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Dioxin Risk In Sewage-sludge Used On Crops, Plant Tissue Grown On Contaminated Soil

Date:
July 16, 2008
Source:
American Society of Agronomy
Summary:
Use of biosolids (treated municipal sewage sludge) on crops is a common practice because biosolids are a rich source of plant nutrients and organic matter. However, these biosolids can contain dangerous dioxins. Scientists investigated the effects of continuous and long-term application of biosolids on the levels of dioxins in soil and corn tissues.

Land application of biosolids (treated municipal sewage sludge) is a common practice because biosolids are a rich source of plant nutrients and organic matter. However, the presence of detectable levels of dioxins in biosolids led to concerns that farmland application may result in accumulation of dioxins in soil and their subsequent translocation through the human food chain because several congeners of dioxins have extremely high bioaccumulation potential.

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The USEPA evaluated the risk of dioxins in land applied biosolids and concluded that dioxins from this source do not pose a significant risk to human health or the environment. However, there is very little information available on the effect of long-term application of biosolids on accumulation of dioxins in soil and uptake by plants.

Scientists at the Metropolitan Water Reclamation District of Greater Chicago (District) investigated the effects of continuous and long-term application of biosolids on the levels of dioxins in soil and corn tissues collected from the District’s long-term field plots that were established in 1973. Specifically, they collected soil, corn grain, and corn stover samples from the field plots consisting of a 0 (control), 504, and 2016 Mg ha-1 cumulative biosolids loading applied through annual applications from 1973 to 2002 and measured 29 congeners of dioxins, furans, and polychlorinated biphenyls (PCBs).*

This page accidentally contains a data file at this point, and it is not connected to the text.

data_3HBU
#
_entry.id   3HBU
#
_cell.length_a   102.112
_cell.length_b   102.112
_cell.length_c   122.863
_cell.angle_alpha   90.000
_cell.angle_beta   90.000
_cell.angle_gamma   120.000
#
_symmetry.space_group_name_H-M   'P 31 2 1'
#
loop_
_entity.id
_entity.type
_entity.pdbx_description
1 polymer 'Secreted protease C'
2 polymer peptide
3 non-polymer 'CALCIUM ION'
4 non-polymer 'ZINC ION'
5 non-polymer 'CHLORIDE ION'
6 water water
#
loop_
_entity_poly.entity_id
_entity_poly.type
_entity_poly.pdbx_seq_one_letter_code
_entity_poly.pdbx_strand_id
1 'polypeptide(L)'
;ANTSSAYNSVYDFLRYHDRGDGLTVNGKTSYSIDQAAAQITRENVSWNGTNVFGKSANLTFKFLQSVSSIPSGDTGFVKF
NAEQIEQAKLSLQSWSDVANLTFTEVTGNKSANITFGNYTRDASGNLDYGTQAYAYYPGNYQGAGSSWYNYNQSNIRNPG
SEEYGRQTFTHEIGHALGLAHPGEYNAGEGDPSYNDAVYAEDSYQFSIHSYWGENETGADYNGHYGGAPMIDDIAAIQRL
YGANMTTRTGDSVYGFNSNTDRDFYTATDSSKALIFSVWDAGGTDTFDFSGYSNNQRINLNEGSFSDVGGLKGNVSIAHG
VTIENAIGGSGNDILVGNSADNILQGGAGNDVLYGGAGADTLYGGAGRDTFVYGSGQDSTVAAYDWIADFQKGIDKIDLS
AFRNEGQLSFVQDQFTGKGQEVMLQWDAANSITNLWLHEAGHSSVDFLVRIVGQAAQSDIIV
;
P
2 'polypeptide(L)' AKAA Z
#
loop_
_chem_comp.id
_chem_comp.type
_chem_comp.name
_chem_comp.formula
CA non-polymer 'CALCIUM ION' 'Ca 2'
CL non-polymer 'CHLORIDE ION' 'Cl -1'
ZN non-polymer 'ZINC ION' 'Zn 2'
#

The study revealed that the levels of dioxins in soil from the control and agronomic rate biosolids plots were not statistically different but the soil levels of dioxins were much higher in the plots that have been receiving four times higher rates of biosolids application. Dioxins were not detected in the corn grains. Only trace levels were found in the corn stover, and there was no statistical difference between the control and the biosolids-amended plots. These observations suggest that dioxins from land application of biosolids do not pose any risk to human health or the environment, if biosolids are land applied according to the USEPA regulations.

The District has on-going research to investigate the trend of dioxins levels in biosolids over time. The USEPA's 2001 Dioxins Update to the National Sewage Sludge Survey indicated that dioxins levels in biosolids have declined since the last USEPA survey in 1988. This downward trend is expected to continue due to the regulatory controls on additional sources of dioxins in the environment, particularly on some combustion practices. These findings support the USEPA’s decision not to regulate dioxins in land applied biosolids.

*This research was presented at the Sustainable Land Application Conference held in January 2004 in Orlando, Fla.


Story Source:

The above story is based on materials provided by American Society of Agronomy. Note: Materials may be edited for content and length.


Journal Reference:

  1. Hundal et al. Levels of Dioxins in Soil and Corn Tissues after 30 Years of Biosolids Application. Journal of Environmental Quality, 2008; 37 (4): 1497 DOI: 10.2134/jeq2007.0124

Cite This Page:

American Society of Agronomy. "Dioxin Risk In Sewage-sludge Used On Crops, Plant Tissue Grown On Contaminated Soil." ScienceDaily. ScienceDaily, 16 July 2008. <www.sciencedaily.com/releases/2008/07/080714112956.htm>.
American Society of Agronomy. (2008, July 16). Dioxin Risk In Sewage-sludge Used On Crops, Plant Tissue Grown On Contaminated Soil. ScienceDaily. Retrieved October 25, 2014 from www.sciencedaily.com/releases/2008/07/080714112956.htm
American Society of Agronomy. "Dioxin Risk In Sewage-sludge Used On Crops, Plant Tissue Grown On Contaminated Soil." ScienceDaily. www.sciencedaily.com/releases/2008/07/080714112956.htm (accessed October 25, 2014).

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